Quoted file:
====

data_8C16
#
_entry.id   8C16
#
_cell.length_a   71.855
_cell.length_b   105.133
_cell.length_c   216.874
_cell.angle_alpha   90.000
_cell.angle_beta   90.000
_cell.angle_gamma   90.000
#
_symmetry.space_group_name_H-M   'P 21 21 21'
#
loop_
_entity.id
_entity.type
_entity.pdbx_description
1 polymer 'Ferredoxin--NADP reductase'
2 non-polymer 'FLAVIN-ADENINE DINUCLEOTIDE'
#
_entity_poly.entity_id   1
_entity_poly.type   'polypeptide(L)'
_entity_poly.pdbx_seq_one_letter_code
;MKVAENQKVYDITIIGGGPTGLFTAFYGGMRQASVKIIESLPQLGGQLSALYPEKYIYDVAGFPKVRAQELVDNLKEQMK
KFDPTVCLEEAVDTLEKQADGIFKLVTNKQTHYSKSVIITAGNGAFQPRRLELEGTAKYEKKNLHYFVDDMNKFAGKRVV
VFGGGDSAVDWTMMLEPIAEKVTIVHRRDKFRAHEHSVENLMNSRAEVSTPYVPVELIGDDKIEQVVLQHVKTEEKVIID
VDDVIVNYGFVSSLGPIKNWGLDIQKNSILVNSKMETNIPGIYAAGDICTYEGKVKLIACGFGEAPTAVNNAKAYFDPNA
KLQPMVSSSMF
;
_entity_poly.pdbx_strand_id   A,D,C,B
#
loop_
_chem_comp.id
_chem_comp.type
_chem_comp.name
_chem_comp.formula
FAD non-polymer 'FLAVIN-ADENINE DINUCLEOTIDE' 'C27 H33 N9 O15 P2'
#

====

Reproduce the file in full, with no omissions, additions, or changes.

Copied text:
data_8C16
#
_entry.id   8C16
#
_cell.length_a   71.855
_cell.length_b   105.133
_cell.length_c   216.874
_cell.angle_alpha   90.000
_cell.angle_beta   90.000
_cell.angle_gamma   90.000
#
_symmetry.space_group_name_H-M   'P 21 21 21'
#
loop_
_entity.id
_entity.type
_entity.pdbx_description
1 polymer 'Ferredoxin--NADP reductase'
2 non-polymer 'FLAVIN-ADENINE DINUCLEOTIDE'
#
_entity_poly.entity_id   1
_entity_poly.type   'polypeptide(L)'
_entity_poly.pdbx_seq_one_letter_code
;MKVAENQKVYDITIIGGGPTGLFTAFYGGMRQASVKIIESLPQLGGQLSALYPEKYIYDVAGFPKVRAQELVDNLKEQMK
KFDPTVCLEEAVDTLEKQADGIFKLVTNKQTHYSKSVIITAGNGAFQPRRLELEGTAKYEKKNLHYFVDDMNKFAGKRVV
VFGGGDSAVDWTMMLEPIAEKVTIVHRRDKFRAHEHSVENLMNSRAEVSTPYVPVELIGDDKIEQVVLQHVKTEEKVIID
VDDVIVNYGFVSSLGPIKNWGLDIQKNSILVNSKMETNIPGIYAAGDICTYEGKVKLIACGFGEAPTAVNNAKAYFDPNA
KLQPMVSSSMF
;
_entity_poly.pdbx_strand_id   A,D,C,B
#
loop_
_chem_comp.id
_chem_comp.type
_chem_comp.name
_chem_comp.formula
FAD non-polymer 'FLAVIN-ADENINE DINUCLEOTIDE' 'C27 H33 N9 O15 P2'
#